I have a 40 amp circuit feeding a sub-panel in the garage. Sub-panel has 5 breakers (GFCI/AFCI combo breakers) feeding outlets for holiday lights. Our AC compressor breaker started tripping last week, as did two other circuits in our basement. The garage circuit was also tripping (in the sub panel, not the main), with nothing but a lamp and desk fan as far as a load on it. I found that by shutting off the 40amp to the garage feed in the main panel, the AC unit and basement breakers were no longer tripping. Coincidence? Could the 40amp breaker be bad and causing issues within the main panel? Or would it be more beneficial to start looking at the garage circuits themselves? I have not yet tried to recreate the issue, but my plan is to go one circuit at a time in the garage, to see if I can get the AC breaker to fail again. (when it's not 95 degrees outside)
Wow, very mysterious.
First of all, if the AC unit trips a breaker, it may be the compressor is intermittantly having a hard start. Mine was doing this in cooler weather, or at night. Adding a hard-start capacitor to the compressor fixed it.
But your event looks more troublesom than that, as you have unrelated circuits tripping together. What I would first guess is that you are having brown outs. The brown outs could be caused by the AC compressor having a hard-start. Or the brown-out could be caused by the grid voltage being low.
When a AC compressor starts, it acts like a dead-short for a brief moment, until the motor is spinning. The unit starts in the "locked rotor" condition, and the locked-rotor current is usually many times that of the breaker, so a unit that has a 40 amp breaker might have an locked rotor amp (LRA) rating of over 100amps. Most breakers trip on heat, so they can take a load 3 or 4 times higher than they are rated, for a few miliseconds.
So if your AC is slow to start, it might hit your house with a 100+ amp load for a second, causing your house voltage to drop. If the voltage drops, then many things you have plugged in with reactive loads will increase in current as the voltage drops out. The breakers run off current only, and don't care that the current is caused by a brown out, so if the brown-out causes current to exceed ratings, breakers trip.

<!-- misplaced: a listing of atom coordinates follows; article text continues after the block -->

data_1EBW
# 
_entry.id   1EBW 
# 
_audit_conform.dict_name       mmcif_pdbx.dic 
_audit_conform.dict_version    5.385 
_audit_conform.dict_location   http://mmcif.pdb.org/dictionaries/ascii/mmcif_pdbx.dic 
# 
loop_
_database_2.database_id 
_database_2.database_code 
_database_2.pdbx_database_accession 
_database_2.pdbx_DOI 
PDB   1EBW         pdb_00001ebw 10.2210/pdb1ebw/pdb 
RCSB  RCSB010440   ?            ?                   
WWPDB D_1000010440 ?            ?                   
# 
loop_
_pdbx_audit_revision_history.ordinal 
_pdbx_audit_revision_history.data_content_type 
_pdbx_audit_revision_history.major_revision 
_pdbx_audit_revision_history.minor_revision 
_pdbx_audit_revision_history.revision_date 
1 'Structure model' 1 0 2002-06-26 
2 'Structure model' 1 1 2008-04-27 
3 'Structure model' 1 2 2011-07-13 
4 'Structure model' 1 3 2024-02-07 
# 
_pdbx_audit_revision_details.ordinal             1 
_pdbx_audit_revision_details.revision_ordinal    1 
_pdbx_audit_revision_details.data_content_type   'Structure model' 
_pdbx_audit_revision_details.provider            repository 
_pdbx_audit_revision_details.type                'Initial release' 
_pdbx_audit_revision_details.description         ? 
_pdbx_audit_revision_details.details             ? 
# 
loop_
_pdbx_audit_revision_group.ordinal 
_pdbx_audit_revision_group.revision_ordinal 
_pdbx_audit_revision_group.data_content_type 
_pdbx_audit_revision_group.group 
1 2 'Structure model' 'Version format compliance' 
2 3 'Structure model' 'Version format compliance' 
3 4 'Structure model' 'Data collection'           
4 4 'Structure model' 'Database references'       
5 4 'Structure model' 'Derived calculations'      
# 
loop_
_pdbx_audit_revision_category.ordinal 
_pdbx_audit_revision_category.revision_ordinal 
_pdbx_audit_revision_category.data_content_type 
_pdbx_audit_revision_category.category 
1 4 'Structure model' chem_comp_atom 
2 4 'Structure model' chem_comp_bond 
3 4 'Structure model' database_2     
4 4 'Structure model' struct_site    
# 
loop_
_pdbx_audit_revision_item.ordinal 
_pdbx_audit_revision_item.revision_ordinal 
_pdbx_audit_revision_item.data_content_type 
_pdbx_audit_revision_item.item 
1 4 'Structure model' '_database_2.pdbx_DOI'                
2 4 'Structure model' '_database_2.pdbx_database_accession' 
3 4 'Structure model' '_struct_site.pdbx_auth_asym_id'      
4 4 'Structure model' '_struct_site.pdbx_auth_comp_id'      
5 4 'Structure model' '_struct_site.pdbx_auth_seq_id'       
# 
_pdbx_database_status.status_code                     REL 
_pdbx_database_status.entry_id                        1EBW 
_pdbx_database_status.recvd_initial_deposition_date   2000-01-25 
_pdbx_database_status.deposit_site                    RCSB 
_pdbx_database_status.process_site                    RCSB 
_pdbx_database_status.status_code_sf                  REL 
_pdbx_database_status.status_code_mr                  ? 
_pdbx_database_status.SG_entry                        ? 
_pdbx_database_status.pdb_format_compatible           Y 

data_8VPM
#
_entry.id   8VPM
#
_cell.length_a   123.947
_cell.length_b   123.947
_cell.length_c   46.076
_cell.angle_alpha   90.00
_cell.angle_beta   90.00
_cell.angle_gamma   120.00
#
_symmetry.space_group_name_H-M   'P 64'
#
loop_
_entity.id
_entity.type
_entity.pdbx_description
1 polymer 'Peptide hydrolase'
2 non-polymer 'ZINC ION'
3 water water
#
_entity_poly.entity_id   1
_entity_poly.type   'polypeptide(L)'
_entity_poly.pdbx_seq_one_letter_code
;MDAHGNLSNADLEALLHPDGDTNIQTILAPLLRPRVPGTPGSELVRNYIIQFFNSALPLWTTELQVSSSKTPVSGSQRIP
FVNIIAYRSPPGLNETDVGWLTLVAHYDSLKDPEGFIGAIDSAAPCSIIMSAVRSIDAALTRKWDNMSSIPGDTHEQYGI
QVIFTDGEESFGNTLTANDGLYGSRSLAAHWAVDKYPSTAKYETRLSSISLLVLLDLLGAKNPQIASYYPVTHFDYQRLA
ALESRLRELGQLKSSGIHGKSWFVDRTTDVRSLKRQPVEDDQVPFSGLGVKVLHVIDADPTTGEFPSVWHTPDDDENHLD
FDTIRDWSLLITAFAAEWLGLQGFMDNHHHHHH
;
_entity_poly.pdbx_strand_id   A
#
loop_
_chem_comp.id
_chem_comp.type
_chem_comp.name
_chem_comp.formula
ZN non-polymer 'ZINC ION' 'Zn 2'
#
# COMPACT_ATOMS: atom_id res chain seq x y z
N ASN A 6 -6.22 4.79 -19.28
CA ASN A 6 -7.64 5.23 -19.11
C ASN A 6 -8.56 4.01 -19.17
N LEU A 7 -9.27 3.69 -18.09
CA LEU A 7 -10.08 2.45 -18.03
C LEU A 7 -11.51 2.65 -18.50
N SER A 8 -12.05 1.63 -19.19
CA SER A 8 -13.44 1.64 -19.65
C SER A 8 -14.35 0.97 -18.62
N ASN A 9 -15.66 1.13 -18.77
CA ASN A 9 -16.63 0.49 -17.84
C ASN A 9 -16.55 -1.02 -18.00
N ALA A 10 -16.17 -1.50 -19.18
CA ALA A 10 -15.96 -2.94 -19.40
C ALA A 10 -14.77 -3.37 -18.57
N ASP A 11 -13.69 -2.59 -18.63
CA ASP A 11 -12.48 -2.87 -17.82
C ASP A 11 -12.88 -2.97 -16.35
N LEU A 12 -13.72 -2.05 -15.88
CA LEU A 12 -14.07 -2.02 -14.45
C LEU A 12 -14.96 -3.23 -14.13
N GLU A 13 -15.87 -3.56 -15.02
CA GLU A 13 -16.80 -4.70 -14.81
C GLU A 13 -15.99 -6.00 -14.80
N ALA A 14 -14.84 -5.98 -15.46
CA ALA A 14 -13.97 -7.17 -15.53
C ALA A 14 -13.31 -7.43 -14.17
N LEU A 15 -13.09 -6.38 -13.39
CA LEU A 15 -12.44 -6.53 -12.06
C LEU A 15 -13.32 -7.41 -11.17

So the first thing I would do is tell your AC repairman you are popping the AC breaker from time to time, and ask him to investigate putting a hard-start kit on your compressor. What the hard-start kit does it ads a little extra boost of start-up power to the compressor, so a tired old compressor can start easier, and avoid tripping the breaker.
Replacing the AC bereaker may be called for, but don't put one in that is larger than the name plate rating on the compressor. The compressor will say on the nameplate how large a breaker you should use. Don't put a larger one in, a larger breaker will not make a hard-start compressor better, it will make it burn-up quicker. The only fix is a new compressor or a hard-start kit, never a larger breaker. Of course that assumes it is your compressor. It could be something else entirely, like a power grid brownout.
In my case, the compressor hard-start was only when it was cool outside, but that is just one odd case, most of the time a hard start compressor will hard start all the time, or only when hot, or only when the unit is short cycles, or only when it's been off for a while. Your AC guy should know to look for hard-start when you mention the breaker tripping intermittently. You should hear him talk about trying a hard-start kit even if you don't mention it to him, but that doesn't mean you can't suggest it to him anyway... if he thinks you know what is going on, he is less inclined to give you B.S... If he is unscrupulous, he may suggest a compressor replacement first, but really a hard start kit is a better first move if a hard-start condition is suspected.